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Dan Blumenthal

Marvin R. Shanken interviews the man behind Hoyo de Monterrey and Punch.
Marvin R. Shanken
From the Print Edition:
Linda Evangelista, Autumn 95

(continued from page 1)

Blumenthal: In Tampa.

C.A.: I take it you had bought many bales of tobacco?

Blumenthal: Yes, we had a lot of Cuban tobacco. We made Flor de Palicio for Dunhill, but it didn't go over very well. Then Palicio came to see me about making Belinda. Somebody had made him an offer for the Belinda label. But he came to me because I had done him some favors. I told him that I would buy the Belinda label, but I couldn't pay him on the spot. I'd pay him a royalty of so much per thousand. He agreed to that, so we started to make Belinda. We sold it to quite a few stores. It started to sell well, but it wasn't great.

The next thing that happened was that Palicio discovered he was dying. He was a lovely man, and he was worried about his wife and his children. Up to that point, he hadn't wanted to sell Hoyo de Monterrey because every day he had thought they were going back to Cuba tomorrow. But he called me, and I went down to see him in Hialeah where we made a deal on Hoyo and Punch. He got out of his bed to sign the deal. We started to make Hoyo De Monterrey and Punch in 1965. Hoyo de Monterrey took off right away.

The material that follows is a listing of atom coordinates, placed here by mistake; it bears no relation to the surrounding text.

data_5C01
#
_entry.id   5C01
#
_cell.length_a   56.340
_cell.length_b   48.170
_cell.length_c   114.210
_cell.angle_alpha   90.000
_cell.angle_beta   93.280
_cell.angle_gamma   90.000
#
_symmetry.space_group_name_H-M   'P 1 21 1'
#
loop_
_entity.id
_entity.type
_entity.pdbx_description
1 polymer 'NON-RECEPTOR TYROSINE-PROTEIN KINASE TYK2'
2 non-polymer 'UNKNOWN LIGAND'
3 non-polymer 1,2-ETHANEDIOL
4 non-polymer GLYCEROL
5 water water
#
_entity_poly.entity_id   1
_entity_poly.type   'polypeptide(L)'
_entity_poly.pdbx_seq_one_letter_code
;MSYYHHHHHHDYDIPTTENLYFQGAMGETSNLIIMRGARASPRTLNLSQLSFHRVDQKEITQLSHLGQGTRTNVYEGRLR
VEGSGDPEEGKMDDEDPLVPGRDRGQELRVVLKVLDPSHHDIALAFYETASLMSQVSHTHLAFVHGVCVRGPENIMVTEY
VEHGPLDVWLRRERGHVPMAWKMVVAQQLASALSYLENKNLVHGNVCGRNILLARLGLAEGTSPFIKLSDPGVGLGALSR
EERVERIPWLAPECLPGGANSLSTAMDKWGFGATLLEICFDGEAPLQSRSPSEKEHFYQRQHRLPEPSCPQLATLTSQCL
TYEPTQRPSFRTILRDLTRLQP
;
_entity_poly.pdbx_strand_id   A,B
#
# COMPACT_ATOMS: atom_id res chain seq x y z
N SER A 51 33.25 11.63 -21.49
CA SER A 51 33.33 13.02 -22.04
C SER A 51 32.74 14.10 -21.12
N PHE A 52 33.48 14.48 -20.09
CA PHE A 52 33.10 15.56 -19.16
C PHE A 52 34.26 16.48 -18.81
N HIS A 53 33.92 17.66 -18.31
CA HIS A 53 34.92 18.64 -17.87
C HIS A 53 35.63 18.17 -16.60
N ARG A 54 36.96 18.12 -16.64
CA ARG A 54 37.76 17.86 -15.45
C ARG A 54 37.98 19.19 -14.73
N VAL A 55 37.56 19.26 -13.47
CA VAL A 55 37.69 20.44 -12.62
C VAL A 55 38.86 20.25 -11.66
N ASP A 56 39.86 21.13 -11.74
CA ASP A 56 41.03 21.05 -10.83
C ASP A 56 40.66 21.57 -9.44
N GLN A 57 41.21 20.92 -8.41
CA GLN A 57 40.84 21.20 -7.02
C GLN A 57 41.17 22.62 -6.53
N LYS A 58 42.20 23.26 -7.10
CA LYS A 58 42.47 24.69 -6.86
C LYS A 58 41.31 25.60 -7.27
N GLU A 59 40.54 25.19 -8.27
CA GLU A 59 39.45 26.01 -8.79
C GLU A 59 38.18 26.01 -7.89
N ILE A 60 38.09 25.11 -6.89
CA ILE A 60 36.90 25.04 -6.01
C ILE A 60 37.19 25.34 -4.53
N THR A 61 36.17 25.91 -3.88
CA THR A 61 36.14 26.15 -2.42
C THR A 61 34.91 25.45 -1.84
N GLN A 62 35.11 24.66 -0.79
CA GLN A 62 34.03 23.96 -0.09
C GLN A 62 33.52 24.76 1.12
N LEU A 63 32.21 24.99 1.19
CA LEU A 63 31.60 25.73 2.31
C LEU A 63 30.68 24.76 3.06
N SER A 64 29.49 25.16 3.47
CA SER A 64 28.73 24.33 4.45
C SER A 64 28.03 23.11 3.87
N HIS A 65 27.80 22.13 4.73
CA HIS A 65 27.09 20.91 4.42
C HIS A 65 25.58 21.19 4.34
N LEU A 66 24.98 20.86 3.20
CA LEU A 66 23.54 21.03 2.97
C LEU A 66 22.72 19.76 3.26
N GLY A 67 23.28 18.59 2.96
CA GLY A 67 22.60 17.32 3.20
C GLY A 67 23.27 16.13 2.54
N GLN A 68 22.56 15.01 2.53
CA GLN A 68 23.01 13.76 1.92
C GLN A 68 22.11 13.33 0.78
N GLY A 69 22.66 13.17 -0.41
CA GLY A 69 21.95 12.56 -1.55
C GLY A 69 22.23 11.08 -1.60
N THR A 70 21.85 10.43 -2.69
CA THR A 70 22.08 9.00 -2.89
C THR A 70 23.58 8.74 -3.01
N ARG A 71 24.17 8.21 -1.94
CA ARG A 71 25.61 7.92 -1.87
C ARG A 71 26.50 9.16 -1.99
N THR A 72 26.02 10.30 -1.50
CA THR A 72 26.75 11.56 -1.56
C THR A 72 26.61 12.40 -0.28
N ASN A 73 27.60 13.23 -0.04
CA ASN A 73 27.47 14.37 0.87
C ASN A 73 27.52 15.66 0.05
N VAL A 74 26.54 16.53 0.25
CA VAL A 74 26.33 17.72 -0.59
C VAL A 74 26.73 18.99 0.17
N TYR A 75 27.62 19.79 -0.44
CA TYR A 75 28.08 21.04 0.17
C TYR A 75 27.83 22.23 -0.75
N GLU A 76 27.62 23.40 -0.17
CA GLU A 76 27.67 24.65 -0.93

C.A.: Did you make the cigars initially in Tampa?

Blumenthal: We had a handmade factory in Tampa, and we had cigar makers making the cigars in Tampa. But the rollers were pretty old. Since we had been working with Angel Oliva to supply our tobacco, and since Frank [Llaneza] happens to be one of the greatest experts about tobacco in the business, we started talking about other places. We thought about opening a factory in Honduras. At the time, there were no big factories in Honduras.

C.A.: What made you decide to go to Honduras?

Blumenthal: Our cigar makers were dying out.

C.A.: Weren't there were other options, however, like the Canary Islands and Jamaica?

Blumenthal: The Canary Islands were impossible. The cost of making cigars there was very expensive at that time. They were made by machine and Tabacalera controlled everything there. On top of that, it was too far away.


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